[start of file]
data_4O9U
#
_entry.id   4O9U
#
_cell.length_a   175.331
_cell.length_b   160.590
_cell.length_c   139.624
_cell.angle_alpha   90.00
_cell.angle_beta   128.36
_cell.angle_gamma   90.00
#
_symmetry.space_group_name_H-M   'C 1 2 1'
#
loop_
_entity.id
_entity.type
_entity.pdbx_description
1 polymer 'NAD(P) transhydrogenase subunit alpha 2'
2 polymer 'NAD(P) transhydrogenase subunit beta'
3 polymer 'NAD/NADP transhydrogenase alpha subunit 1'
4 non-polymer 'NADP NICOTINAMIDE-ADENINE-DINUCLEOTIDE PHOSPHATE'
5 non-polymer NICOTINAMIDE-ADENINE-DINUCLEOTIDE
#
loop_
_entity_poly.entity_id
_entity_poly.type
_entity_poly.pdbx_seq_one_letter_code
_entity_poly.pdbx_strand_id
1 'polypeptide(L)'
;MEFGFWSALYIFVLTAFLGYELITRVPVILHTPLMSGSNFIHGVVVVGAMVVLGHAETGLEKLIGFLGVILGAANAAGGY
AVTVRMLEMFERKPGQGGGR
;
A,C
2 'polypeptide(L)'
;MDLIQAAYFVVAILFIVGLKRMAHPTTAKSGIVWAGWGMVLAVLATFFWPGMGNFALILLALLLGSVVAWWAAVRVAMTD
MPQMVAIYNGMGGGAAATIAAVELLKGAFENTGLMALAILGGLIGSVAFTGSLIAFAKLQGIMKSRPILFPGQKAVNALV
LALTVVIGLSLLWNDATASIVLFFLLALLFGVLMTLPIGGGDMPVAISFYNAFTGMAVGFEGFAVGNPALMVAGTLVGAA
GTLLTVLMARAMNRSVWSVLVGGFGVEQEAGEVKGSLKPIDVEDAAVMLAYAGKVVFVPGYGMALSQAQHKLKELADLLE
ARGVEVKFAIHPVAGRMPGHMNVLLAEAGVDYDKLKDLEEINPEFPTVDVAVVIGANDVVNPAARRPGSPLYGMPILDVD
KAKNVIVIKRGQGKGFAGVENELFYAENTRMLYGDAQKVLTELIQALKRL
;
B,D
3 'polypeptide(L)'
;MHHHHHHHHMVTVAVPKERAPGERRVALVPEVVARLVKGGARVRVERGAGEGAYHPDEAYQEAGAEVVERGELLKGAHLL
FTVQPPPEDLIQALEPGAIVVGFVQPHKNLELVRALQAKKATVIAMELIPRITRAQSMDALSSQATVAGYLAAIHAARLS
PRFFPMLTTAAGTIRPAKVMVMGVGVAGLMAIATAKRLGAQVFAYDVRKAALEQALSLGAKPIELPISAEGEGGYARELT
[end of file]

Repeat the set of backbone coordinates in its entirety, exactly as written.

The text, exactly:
data_4O9U
#
_entry.id   4O9U
#
_cell.length_a   175.331
_cell.length_b   160.590
_cell.length_c   139.624
_cell.angle_alpha   90.00
_cell.angle_beta   128.36
_cell.angle_gamma   90.00
#
_symmetry.space_group_name_H-M   'C 1 2 1'
#
loop_
_entity.id
_entity.type
_entity.pdbx_description
1 polymer 'NAD(P) transhydrogenase subunit alpha 2'
2 polymer 'NAD(P) transhydrogenase subunit beta'
3 polymer 'NAD/NADP transhydrogenase alpha subunit 1'
4 non-polymer 'NADP NICOTINAMIDE-ADENINE-DINUCLEOTIDE PHOSPHATE'
5 non-polymer NICOTINAMIDE-ADENINE-DINUCLEOTIDE
#
loop_
_entity_poly.entity_id
_entity_poly.type
_entity_poly.pdbx_seq_one_letter_code
_entity_poly.pdbx_strand_id
1 'polypeptide(L)'
;MEFGFWSALYIFVLTAFLGYELITRVPVILHTPLMSGSNFIHGVVVVGAMVVLGHAETGLEKLIGFLGVILGAANAAGGY
AVTVRMLEMFERKPGQGGGR
;
A,C
2 'polypeptide(L)'
;MDLIQAAYFVVAILFIVGLKRMAHPTTAKSGIVWAGWGMVLAVLATFFWPGMGNFALILLALLLGSVVAWWAAVRVAMTD
MPQMVAIYNGMGGGAAATIAAVELLKGAFENTGLMALAILGGLIGSVAFTGSLIAFAKLQGIMKSRPILFPGQKAVNALV
LALTVVIGLSLLWNDATASIVLFFLLALLFGVLMTLPIGGGDMPVAISFYNAFTGMAVGFEGFAVGNPALMVAGTLVGAA
GTLLTVLMARAMNRSVWSVLVGGFGVEQEAGEVKGSLKPIDVEDAAVMLAYAGKVVFVPGYGMALSQAQHKLKELADLLE
ARGVEVKFAIHPVAGRMPGHMNVLLAEAGVDYDKLKDLEEINPEFPTVDVAVVIGANDVVNPAARRPGSPLYGMPILDVD
KAKNVIVIKRGQGKGFAGVENELFYAENTRMLYGDAQKVLTELIQALKRL
;
B,D
3 'polypeptide(L)'
;MHHHHHHHHMVTVAVPKERAPGERRVALVPEVVARLVKGGARVRVERGAGEGAYHPDEAYQEAGAEVVERGELLKGAHLL
FTVQPPPEDLIQALEPGAIVVGFVQPHKNLELVRALQAKKATVIAMELIPRITRAQSMDALSSQATVAGYLAAIHAARLS
PRFFPMLTTAAGTIRPAKVMVMGVGVAGLMAIATAKRLGAQVFAYDVRKAALEQALSLGAKPIELPISAEGEGGYARELT